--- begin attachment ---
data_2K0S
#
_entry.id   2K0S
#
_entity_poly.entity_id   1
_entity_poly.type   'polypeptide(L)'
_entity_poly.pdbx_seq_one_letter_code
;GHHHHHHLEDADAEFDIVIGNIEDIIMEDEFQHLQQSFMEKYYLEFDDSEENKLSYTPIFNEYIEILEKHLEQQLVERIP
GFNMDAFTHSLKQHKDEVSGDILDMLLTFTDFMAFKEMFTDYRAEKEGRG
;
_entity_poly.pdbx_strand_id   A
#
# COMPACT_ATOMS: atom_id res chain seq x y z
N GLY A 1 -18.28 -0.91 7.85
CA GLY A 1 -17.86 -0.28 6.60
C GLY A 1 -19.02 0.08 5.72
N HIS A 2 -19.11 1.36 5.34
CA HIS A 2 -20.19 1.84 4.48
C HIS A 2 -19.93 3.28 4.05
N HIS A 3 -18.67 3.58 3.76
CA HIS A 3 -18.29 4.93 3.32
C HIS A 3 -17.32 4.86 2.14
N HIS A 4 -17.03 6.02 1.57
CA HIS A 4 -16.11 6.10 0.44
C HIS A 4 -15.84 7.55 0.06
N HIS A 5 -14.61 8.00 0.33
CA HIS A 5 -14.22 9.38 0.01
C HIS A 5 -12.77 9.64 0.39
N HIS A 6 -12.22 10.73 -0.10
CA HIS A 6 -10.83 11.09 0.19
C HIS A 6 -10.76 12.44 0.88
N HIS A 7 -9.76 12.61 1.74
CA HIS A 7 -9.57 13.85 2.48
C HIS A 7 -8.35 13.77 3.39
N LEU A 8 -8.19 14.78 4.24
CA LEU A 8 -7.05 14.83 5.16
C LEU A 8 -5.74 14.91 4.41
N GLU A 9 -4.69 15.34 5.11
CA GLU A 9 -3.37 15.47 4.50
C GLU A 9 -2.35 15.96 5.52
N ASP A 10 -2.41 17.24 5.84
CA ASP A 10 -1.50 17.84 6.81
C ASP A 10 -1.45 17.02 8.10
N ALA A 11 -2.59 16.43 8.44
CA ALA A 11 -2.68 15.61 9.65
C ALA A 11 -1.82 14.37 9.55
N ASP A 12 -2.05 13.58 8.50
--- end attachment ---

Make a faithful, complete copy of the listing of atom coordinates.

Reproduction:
data_2K0S
#
_entry.id   2K0S
#
_entity_poly.entity_id   1
_entity_poly.type   'polypeptide(L)'
_entity_poly.pdbx_seq_one_letter_code
;GHHHHHHLEDADAEFDIVIGNIEDIIMEDEFQHLQQSFMEKYYLEFDDSEENKLSYTPIFNEYIEILEKHLEQQLVERIP
GFNMDAFTHSLKQHKDEVSGDILDMLLTFTDFMAFKEMFTDYRAEKEGRG
;
_entity_poly.pdbx_strand_id   A
#
# COMPACT_ATOMS: atom_id res chain seq x y z
N GLY A 1 -18.28 -0.91 7.85
CA GLY A 1 -17.86 -0.28 6.60
C GLY A 1 -19.02 0.08 5.72
N HIS A 2 -19.11 1.36 5.34
CA HIS A 2 -20.19 1.84 4.48
C HIS A 2 -19.93 3.28 4.05
N HIS A 3 -18.67 3.58 3.76
CA HIS A 3 -18.29 4.93 3.32
C HIS A 3 -17.32 4.86 2.14
N HIS A 4 -17.03 6.02 1.57
CA HIS A 4 -16.11 6.10 0.44
C HIS A 4 -15.84 7.55 0.06
N HIS A 5 -14.61 8.00 0.33
CA HIS A 5 -14.22 9.38 0.01
C HIS A 5 -12.77 9.64 0.39
N HIS A 6 -12.22 10.73 -0.10
CA HIS A 6 -10.83 11.09 0.19
C HIS A 6 -10.76 12.44 0.88
N HIS A 7 -9.76 12.61 1.74
CA HIS A 7 -9.57 13.85 2.48
C HIS A 7 -8.35 13.77 3.39
N LEU A 8 -8.19 14.78 4.24
CA LEU A 8 -7.05 14.83 5.16
C LEU A 8 -5.74 14.91 4.41
N GLU A 9 -4.69 15.34 5.11
CA GLU A 9 -3.37 15.47 4.50
C GLU A 9 -2.35 15.96 5.52
N ASP A 10 -2.41 17.24 5.84
CA ASP A 10 -1.50 17.84 6.81
C ASP A 10 -1.45 17.02 8.10
N ALA A 11 -2.59 16.43 8.44
CA ALA A 11 -2.68 15.61 9.65
C ALA A 11 -1.82 14.37 9.55
N ASP A 12 -2.05 13.58 8.50